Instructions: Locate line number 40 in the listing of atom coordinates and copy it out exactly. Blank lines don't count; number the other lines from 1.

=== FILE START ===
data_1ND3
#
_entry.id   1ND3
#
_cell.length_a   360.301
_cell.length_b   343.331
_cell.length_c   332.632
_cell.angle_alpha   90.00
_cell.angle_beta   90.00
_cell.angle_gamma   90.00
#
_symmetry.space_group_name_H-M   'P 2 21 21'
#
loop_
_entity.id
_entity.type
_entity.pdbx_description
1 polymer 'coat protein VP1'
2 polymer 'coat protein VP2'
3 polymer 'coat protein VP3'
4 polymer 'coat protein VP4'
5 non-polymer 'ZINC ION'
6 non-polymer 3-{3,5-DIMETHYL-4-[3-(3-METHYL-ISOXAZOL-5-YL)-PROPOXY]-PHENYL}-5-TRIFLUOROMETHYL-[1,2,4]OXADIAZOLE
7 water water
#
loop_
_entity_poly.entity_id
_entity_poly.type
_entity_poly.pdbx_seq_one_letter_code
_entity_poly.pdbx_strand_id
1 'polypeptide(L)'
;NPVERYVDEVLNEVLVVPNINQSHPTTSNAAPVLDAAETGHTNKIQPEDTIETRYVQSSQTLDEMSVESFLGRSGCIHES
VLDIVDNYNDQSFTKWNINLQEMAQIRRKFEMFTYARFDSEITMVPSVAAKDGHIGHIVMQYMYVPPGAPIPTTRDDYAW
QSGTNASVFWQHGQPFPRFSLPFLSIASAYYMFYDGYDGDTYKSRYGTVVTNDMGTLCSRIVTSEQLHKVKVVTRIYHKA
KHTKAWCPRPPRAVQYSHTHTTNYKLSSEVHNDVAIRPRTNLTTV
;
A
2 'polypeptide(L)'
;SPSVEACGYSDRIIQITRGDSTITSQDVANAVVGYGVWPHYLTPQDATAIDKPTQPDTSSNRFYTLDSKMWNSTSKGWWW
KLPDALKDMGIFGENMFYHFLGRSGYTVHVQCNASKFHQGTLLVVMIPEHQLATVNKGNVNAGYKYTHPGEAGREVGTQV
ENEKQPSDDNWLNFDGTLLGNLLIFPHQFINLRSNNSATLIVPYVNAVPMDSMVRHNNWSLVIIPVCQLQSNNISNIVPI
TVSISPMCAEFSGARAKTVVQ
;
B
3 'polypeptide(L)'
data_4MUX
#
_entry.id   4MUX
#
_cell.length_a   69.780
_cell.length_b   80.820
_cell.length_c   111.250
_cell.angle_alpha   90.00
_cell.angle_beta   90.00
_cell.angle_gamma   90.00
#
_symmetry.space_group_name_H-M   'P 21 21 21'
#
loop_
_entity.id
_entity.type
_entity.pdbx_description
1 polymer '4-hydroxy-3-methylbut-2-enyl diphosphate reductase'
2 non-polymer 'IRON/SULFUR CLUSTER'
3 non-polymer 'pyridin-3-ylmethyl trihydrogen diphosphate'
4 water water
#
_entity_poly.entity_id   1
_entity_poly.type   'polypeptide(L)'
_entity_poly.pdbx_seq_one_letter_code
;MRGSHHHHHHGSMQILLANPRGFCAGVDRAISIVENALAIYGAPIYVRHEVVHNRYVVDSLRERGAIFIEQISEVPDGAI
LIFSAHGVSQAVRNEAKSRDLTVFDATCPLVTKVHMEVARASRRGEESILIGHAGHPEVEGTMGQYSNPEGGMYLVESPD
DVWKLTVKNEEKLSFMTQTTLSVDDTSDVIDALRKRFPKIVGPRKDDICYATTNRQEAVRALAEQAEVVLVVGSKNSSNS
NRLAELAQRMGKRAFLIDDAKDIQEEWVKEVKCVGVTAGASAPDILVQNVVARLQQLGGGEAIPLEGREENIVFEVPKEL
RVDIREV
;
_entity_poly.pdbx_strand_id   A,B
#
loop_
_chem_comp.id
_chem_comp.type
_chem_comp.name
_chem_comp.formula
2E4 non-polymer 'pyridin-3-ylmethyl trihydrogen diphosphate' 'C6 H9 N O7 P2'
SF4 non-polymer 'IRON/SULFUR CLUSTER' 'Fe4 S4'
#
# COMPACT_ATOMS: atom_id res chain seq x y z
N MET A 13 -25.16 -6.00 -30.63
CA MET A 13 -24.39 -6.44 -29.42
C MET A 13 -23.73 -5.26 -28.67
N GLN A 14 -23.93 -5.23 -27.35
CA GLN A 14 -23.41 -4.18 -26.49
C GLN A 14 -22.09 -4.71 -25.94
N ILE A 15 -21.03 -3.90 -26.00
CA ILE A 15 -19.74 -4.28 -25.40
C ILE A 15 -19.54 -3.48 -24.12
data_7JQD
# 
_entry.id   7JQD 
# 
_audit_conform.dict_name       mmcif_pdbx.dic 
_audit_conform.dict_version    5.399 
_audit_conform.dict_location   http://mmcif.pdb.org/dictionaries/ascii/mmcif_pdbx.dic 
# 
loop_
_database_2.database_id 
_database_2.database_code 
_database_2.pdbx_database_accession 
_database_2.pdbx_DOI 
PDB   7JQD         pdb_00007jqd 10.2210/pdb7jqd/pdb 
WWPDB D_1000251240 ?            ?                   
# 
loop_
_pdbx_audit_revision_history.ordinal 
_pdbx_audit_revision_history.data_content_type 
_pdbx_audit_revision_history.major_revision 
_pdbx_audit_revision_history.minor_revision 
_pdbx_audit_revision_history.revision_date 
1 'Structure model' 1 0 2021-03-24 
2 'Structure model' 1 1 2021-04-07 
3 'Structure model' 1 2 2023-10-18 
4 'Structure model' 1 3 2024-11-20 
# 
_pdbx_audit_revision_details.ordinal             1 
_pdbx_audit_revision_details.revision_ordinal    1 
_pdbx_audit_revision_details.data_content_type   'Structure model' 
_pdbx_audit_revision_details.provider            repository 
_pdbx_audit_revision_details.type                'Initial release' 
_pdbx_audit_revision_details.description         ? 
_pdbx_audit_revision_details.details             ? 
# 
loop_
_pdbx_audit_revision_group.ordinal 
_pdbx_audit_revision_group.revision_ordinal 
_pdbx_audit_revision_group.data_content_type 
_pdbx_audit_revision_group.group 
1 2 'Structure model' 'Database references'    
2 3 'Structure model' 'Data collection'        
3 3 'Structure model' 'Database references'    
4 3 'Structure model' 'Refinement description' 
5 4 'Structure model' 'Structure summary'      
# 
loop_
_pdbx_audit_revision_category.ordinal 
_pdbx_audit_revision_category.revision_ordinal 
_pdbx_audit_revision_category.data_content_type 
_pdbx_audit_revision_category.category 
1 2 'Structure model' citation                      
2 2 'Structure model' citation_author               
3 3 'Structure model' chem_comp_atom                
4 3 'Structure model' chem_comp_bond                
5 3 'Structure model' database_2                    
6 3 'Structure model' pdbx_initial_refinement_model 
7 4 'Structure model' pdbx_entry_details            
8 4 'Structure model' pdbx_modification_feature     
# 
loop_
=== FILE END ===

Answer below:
KLPDALKDMGIFGENMFYHFLGRSGYTVHVQCNASKFHQGTLLVVMIPEHQLATVNKGNVNAGYKYTHPGEAGREVGTQV